INTERVIEW: Photographer covered Tiananmen protests just weeks into new job

Catherine Henriette recalls the challenge of learning a new role as the world watched the demonstrations unfold.
By Eric Kayne for RFA
INTERVIEW: Photographer covered Tiananmen protests just weeks into new job People's Liberation Army (PLA) soldiers leap over a barrier in Tiananmen Square in Beijing, June 4, 1989, during clashes with pro-democracy protesters
Catherine Henriette/AFP

French photographer Catherine Henriette had just completed a master’s degree in Asian languages when she decided to visit China. 

She was hired by Agence France-Presse in April 1989 and almost immediately began photographing the largest pro-democracy demonstrations in China’s history. One month later, the Tiananmen Square crackdown began as the 29-year-old was still learning the new role. 

In an interview with Radio Free Asia’s Eric Kayne originally in French and translated to English, Henriette recalls the experience of covering the student demonstrations.

A student protester tells soldiers to leave as crowds of pro-democracy demonstrators flood into central Beijing, June 3, 1989. (Catherine Henriette/AFP)

RFA: What drew you to Tiananmen Square during the student democracy demonstrations in 1989? What was your initial impression of the atmosphere and the people involved?

Henriette: I was a photographer for Agence France-Presse at the time, so it was just my job that brought me to Tiananmen Square. My first impression was disbelief at what was happening before my eyes.

Hundreds of thousands of Chinese gather in Tiananmen Square in Beijing, June 2, 1989. (Catherine Henriette/AFP)

RFA: Can you describe your experience of photographing the events at Tiananmen Square? What challenges did you face as a photographer during such tumultuous times?

Henriette: It was a very joyful and very exhilarating moment. I was a beginner photographer so I had to learn quickly because the movement just kept growing and growing every day. The challenge was a  physical challenge. I had to hold on, because I was the only one taking photos for AFP. I was exhausted because it never stopped.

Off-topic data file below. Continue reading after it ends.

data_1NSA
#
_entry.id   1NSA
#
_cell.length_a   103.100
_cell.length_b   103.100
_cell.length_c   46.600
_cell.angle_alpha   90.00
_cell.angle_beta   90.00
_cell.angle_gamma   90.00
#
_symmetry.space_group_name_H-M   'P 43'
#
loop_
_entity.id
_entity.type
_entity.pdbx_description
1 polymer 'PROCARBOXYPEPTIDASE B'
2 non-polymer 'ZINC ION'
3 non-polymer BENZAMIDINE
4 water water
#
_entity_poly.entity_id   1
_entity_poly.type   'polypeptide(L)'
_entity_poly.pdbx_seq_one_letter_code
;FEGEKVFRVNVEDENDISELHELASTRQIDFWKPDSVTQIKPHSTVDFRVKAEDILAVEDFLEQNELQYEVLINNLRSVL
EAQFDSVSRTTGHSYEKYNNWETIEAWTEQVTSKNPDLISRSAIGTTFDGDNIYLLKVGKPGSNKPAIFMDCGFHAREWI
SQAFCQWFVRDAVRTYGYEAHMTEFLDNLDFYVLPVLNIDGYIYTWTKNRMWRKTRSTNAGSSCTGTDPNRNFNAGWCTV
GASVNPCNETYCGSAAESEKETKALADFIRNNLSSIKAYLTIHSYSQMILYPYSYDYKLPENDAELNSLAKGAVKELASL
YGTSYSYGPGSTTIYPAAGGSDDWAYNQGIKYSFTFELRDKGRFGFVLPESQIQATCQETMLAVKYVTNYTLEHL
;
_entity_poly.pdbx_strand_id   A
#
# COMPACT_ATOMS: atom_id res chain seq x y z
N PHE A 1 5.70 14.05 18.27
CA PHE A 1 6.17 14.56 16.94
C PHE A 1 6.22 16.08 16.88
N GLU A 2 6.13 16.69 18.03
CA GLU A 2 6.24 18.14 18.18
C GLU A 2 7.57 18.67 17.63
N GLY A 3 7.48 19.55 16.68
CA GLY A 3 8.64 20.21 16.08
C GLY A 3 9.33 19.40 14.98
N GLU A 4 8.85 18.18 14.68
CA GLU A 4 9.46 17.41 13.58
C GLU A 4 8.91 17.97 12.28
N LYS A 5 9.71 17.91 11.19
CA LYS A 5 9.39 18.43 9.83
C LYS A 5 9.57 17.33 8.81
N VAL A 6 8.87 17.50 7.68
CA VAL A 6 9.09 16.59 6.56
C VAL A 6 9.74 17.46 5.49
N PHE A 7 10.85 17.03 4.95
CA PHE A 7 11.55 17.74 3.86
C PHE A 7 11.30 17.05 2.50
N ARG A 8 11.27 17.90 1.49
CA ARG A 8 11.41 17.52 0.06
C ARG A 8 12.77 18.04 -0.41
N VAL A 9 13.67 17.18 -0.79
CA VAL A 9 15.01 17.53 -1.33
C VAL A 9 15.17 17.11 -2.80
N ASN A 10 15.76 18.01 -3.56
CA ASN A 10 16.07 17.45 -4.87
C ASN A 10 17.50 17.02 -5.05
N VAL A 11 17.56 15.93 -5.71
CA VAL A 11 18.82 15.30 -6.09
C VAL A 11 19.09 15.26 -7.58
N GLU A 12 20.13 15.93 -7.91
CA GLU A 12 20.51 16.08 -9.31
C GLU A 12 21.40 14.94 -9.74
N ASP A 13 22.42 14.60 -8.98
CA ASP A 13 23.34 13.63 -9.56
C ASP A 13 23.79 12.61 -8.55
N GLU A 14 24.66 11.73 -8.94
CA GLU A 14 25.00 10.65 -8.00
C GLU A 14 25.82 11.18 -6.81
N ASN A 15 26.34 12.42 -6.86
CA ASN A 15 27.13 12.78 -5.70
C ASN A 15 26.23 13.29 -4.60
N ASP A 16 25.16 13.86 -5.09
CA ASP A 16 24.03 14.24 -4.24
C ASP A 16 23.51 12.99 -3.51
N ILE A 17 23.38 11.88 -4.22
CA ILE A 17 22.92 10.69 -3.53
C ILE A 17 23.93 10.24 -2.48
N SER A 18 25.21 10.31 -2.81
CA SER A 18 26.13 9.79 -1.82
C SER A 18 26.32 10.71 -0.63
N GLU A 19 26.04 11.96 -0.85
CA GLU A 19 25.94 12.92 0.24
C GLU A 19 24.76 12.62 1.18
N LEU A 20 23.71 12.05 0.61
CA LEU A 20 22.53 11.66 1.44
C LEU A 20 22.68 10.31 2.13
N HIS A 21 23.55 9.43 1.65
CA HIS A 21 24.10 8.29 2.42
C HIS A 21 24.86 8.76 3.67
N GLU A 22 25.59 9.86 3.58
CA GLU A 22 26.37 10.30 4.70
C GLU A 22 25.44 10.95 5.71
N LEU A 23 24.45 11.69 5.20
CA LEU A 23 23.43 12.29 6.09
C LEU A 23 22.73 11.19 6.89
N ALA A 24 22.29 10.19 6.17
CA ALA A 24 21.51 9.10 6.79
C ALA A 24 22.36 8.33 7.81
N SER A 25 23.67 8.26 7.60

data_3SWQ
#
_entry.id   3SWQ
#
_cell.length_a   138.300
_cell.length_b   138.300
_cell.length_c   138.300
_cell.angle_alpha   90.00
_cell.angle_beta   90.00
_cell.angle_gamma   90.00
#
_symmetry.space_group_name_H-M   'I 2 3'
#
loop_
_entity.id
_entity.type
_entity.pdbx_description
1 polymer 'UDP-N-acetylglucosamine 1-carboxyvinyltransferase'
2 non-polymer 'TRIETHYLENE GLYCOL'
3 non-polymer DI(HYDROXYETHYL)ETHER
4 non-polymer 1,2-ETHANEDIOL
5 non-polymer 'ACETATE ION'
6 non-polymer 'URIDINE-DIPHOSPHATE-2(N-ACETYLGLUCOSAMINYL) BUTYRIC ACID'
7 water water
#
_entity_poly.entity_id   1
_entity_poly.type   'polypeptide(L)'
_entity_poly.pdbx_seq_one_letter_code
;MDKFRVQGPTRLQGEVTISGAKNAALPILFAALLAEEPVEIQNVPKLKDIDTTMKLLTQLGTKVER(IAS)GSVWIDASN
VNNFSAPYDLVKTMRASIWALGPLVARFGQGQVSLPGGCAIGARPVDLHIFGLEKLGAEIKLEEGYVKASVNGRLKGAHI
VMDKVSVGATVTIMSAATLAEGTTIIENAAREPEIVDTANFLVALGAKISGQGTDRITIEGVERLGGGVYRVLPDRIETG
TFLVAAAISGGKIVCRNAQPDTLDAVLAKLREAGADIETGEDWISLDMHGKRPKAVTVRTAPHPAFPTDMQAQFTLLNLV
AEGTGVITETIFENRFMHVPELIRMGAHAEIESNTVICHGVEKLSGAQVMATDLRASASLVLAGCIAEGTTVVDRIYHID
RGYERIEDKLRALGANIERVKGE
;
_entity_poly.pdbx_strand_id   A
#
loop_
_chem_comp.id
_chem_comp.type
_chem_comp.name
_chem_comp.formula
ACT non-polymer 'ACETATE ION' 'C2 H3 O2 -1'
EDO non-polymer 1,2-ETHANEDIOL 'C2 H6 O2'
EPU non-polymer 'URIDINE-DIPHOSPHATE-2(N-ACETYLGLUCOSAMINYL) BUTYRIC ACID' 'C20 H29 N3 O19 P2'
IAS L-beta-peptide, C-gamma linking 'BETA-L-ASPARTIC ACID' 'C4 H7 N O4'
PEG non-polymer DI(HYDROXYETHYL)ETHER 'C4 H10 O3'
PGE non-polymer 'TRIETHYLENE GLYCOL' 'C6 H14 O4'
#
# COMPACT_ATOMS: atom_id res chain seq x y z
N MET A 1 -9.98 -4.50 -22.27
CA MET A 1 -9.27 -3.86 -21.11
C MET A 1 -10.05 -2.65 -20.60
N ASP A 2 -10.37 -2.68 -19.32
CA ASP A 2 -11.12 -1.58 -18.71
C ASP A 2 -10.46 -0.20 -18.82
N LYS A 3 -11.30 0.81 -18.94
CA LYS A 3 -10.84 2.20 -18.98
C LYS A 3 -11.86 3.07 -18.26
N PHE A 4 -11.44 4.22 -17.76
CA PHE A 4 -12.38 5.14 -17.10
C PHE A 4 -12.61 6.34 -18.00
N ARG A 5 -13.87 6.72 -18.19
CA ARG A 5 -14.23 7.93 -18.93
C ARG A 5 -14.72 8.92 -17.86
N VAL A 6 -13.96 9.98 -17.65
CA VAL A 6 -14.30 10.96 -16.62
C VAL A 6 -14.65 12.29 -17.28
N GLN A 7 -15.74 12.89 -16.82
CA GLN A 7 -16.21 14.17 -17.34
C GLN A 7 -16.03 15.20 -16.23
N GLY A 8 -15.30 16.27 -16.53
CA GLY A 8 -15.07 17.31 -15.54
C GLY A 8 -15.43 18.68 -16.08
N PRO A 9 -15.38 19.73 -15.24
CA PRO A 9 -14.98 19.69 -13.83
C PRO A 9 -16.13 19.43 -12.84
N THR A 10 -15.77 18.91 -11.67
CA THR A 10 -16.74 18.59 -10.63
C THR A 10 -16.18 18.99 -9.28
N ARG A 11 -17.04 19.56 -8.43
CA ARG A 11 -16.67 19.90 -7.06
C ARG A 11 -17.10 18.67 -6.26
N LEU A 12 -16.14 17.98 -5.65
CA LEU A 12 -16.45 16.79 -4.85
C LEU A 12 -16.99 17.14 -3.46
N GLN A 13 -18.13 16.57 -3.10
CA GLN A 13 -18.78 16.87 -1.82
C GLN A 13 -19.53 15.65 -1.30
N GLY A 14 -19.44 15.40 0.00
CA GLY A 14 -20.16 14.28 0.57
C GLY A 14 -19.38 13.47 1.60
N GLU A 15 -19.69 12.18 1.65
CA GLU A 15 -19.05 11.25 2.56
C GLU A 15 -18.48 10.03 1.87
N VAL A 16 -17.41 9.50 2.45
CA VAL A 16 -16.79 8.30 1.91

A student applies plaster to the "Goddess of Democracy" statue in Tiananmen Square, May 30, 1989. (Catherine Henriette/AFP)

RFA: Were there any particular moments or scenes that left a lasting impact on you? Could you share the story behind one of your most memorable photographs from that time?

Henriette: Every day was different. Perhaps the most incredible moment was when Zhao Ziyang came out of the Great Hall of the People to visit the students and try to talk with them. In a country like China, it was surreal.

Workers sit in a bulldozer and shout slogans as they drive past the Forbidden City to support the student pro-democracy protest, May 25,1989. (Catherine Henriette/AFP)

RFA: How do you believe your photographs from Tiananmen Square contributed to the broader narrative of the democracy demonstrations? Do you feel they helped to amplify the voices of the protesters?

Henriette: At the time, my photos were widely used in magazines and newspapers. So yes, I think that without knowing it, I contributed to making the movement known.

To keep Chinese military forces out, buses block Jianguomen Avenue leading to Tiananmen Square on May 21, 1989, after martial law was proclaimed. (Catherine Henriette/AFP)

RFA: Looking back, how do you feel about the role of photography in shaping historical memory, especially regarding events like the Tiananmen Square protests?

Henriette: Honestly, my only experience was with the events in Tiananmen Square. I was only 29 years old and I was just starting out in photography. I took my job at AFP in April 1989. I didn’t have enough experience in press photography to say whether it has the power to influence the course of history. But look at the photo of the man in front of the tanks (which I did not take) – it’s an image forever anchored in our minds. Therefore, yes, I think that photography can mark collective memory in its own way.

Pro-democracy demonstrators raise their fists and flash victory signs as they stop a truck of soldiers on its way to Tiananmen Square, May 20, 1989. (Catherine Henriette/AFP)